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Boston Tragedy: Where Did Americans Hear About It First?

Boston Tragedy: Where Did Americans Hear About It First?

The Internet now plays a central role for most people in how they discover and share information. Nowadays–especially in times of crisis–the Internet plays many different roles. We partnered with our friends at Bloomberg West to conduct a survey to find out how Americans utilized technology immediately after yesterday’s horrific event.

It was interesting to see that the primary way people found out about the bombings were via social networking. The oldest kind of social networking–actually talking to people in-person! The survey findings showed that media and technology played complementary roles. However during times of tragedy, it seems like we turn to each other first.

Our CEO, Dave Goldberg, spoke with Emily Chang this morning at Bloomberg West to discuss the survey of over 800 Americans via SurveyMonkey Audience.

Check out the video segment and our survey findings below.

People first learned of the Boston bombings from friends and family–not social media sites.

  • 32% say they first heard the news from friends and family compared to only 10% who found out from both Facebook and Twitter. Interestingly, just as many people learned of the events by hearing it on the radio (10%) as they did on social media sites.
  • Second place? Television with 21% heading there for breaking news.
  • Only 2% of people first heard the news from Twitter and in fact, more people first learned from Yahoo (4%) than Twitter.

Where did people go next to learn more?

  • Online news websites like the New York Times and The Boston Globe were the #1 places people went after first hearing of the explosions.
  • Television again came in second with 22% turning on their local news channels.
  • 7% headed to Yahoo while only 3% checked Twitter and 1% looked to Facebook.

Discussing the news in-person with friends, family and co-workers is preferable over talking online.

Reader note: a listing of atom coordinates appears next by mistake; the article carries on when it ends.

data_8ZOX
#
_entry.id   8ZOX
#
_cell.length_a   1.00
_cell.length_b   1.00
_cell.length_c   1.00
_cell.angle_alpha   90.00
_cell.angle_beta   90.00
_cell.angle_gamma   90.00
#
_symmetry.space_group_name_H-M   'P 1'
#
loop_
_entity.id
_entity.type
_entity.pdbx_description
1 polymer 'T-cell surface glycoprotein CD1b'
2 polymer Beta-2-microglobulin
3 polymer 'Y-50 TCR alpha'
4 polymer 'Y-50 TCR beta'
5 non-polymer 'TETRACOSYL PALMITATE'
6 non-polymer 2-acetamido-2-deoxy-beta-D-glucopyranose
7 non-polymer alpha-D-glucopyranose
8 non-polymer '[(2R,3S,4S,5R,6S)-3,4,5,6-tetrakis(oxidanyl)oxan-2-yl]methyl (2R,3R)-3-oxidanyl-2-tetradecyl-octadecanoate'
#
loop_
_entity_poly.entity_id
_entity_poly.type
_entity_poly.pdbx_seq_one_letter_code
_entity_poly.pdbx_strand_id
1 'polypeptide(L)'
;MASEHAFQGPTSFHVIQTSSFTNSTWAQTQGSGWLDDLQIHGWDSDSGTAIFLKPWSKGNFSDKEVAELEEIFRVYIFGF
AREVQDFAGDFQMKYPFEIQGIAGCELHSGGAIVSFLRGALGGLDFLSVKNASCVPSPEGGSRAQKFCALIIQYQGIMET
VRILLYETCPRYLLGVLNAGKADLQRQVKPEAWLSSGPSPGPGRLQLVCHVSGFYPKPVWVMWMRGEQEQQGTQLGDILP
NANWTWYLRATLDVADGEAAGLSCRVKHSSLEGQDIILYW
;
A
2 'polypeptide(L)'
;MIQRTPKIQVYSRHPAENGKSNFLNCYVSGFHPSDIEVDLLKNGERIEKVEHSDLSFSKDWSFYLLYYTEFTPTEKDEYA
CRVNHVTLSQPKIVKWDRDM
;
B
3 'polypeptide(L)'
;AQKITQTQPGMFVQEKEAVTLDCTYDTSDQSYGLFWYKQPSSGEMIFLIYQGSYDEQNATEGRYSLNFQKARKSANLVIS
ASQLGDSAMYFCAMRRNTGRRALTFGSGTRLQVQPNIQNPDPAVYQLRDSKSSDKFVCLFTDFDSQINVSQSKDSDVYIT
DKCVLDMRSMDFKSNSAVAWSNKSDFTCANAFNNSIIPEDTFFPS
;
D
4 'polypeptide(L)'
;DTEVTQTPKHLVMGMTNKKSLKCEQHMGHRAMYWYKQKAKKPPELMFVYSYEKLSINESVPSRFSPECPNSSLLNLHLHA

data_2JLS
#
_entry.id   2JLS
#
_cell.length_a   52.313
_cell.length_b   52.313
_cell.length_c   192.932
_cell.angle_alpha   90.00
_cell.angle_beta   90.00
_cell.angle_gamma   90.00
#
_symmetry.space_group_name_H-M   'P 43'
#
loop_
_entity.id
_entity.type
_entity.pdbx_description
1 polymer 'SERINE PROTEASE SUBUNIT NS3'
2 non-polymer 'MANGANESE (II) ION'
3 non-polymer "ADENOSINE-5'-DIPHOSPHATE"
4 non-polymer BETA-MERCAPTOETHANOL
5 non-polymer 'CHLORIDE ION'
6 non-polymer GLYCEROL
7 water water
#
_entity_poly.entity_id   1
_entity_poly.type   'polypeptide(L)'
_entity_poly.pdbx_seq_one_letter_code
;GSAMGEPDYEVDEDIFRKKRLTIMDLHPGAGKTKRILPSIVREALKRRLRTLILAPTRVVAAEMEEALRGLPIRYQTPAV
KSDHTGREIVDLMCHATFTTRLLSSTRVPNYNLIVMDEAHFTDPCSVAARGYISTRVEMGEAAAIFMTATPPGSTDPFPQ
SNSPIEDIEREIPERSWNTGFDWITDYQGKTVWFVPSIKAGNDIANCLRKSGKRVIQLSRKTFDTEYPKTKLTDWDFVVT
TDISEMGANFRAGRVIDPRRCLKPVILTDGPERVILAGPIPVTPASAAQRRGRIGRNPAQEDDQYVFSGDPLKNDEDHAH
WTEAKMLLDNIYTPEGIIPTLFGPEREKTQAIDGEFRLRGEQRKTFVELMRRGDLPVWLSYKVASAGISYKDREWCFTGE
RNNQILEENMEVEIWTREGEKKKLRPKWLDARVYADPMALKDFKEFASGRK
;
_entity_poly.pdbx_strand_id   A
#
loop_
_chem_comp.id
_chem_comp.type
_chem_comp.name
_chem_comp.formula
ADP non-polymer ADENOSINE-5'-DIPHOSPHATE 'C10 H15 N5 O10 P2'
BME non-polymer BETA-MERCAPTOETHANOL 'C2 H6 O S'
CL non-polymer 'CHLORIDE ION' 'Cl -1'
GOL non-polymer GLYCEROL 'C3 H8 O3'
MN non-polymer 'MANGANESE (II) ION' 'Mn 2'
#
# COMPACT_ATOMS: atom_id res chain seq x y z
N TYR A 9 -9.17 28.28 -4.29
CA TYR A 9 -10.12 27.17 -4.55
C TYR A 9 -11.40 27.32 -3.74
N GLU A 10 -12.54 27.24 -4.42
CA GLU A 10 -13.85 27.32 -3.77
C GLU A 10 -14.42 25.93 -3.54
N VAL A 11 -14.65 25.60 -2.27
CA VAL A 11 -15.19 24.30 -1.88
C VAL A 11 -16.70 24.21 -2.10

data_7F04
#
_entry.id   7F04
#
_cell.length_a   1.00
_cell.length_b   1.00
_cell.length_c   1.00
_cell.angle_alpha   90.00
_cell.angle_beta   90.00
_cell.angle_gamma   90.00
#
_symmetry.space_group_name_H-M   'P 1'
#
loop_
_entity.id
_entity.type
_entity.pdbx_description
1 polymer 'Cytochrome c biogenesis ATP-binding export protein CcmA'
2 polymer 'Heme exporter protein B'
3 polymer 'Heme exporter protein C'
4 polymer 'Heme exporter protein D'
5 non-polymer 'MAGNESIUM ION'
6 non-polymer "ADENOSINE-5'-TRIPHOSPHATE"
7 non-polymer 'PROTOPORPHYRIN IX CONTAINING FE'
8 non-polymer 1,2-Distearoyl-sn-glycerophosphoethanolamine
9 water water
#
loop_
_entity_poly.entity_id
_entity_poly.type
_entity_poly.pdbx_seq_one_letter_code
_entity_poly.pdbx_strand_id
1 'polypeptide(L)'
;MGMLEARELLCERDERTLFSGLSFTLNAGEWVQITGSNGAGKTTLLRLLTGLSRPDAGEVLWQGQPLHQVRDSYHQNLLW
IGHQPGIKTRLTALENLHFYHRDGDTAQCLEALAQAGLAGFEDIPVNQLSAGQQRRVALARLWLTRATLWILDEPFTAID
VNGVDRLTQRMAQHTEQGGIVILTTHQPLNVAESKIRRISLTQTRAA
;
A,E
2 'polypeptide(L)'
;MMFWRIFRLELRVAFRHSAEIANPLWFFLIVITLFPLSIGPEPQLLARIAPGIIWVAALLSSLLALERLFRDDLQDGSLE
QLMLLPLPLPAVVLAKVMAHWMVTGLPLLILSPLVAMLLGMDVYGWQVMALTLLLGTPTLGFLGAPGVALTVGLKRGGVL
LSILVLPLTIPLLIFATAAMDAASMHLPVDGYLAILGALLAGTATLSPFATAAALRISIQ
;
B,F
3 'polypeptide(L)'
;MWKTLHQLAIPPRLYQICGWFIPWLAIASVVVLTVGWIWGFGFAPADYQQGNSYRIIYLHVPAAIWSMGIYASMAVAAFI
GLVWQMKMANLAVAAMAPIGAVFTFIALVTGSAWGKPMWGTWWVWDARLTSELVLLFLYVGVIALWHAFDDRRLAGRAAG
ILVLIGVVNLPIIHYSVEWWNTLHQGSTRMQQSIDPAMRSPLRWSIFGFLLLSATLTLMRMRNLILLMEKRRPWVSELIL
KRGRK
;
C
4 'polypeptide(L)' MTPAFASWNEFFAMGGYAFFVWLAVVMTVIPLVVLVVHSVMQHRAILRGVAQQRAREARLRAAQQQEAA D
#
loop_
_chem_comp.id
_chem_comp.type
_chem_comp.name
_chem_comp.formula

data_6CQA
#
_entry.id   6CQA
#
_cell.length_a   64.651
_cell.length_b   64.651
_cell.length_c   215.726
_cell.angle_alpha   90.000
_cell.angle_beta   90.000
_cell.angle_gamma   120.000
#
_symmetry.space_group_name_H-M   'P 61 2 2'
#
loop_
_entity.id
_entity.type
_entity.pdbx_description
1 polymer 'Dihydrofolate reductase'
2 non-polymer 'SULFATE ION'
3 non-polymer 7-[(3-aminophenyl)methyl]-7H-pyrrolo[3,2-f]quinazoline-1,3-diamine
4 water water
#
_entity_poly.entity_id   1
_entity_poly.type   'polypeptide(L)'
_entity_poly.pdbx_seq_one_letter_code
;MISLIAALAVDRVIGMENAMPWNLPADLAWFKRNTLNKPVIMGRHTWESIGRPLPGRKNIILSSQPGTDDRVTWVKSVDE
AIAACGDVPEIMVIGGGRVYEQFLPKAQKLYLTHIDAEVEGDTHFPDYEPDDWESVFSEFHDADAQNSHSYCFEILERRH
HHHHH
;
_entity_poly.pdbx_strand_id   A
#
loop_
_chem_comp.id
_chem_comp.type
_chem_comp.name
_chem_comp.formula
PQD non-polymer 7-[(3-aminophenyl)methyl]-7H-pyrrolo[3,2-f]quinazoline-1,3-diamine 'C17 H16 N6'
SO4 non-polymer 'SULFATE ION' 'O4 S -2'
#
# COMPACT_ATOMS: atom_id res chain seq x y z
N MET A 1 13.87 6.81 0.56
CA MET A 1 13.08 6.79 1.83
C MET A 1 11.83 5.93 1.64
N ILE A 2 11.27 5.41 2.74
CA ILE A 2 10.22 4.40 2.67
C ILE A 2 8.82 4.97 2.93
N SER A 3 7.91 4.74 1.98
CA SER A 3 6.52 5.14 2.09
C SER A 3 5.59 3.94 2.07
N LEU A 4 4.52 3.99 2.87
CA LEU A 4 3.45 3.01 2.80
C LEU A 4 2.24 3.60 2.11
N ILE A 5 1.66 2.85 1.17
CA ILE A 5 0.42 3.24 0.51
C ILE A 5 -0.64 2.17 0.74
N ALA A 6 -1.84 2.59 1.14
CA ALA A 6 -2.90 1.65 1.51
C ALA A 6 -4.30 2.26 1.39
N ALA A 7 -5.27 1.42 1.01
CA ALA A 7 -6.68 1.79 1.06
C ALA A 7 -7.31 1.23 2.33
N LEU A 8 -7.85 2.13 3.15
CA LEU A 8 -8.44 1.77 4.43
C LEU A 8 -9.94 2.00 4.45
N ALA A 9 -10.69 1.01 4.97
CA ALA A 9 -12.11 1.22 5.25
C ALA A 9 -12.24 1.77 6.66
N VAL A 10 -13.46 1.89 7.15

• Talking on the phone was the second most frequent way that people shared the news at 26%. For those aged 18-29, texting was the second most preferred method of sharing information with 33% saying so.
  • 8% of respondents say they posted to Facebook and only 2% on their Twitter feeds. Age made a slight difference with 11% of 18-29 year olds sharing on Facebook and 5% on Twitter.

How are most people in Boston keeping their friends and family updated?

  • Texting is the #1 method with 43% with email messages coming in next at 21%.
  • Surprisingly, land line phone rounded out the top three (14%).
  • Social media sites are not the most popular way of communicating this information with only 7% choosing to go with Facebook and absolutely none for Twitter.

Every one of us here at SurveyMonkey have Boston in our hearts and thoughts.

To see the full set of survey results, visit our Slideshare page and click here.

To find out how you can help, please visit the Boston Marathon info pages at the American Red Cross and The Salvation Army.  

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2 thoughts on “Boston Tragedy: Where Did Americans Hear About It First?

  1. You’ve made some really good points there. I checked on the net for more info about the issue and found most individuals will go along with your views on this web site.

  2. Dee says:

    Thanks for finally talking about >Boston Tragedy: Where Did Americans Hear About It First?
    | SurveyMonkey Blog <Liked it!

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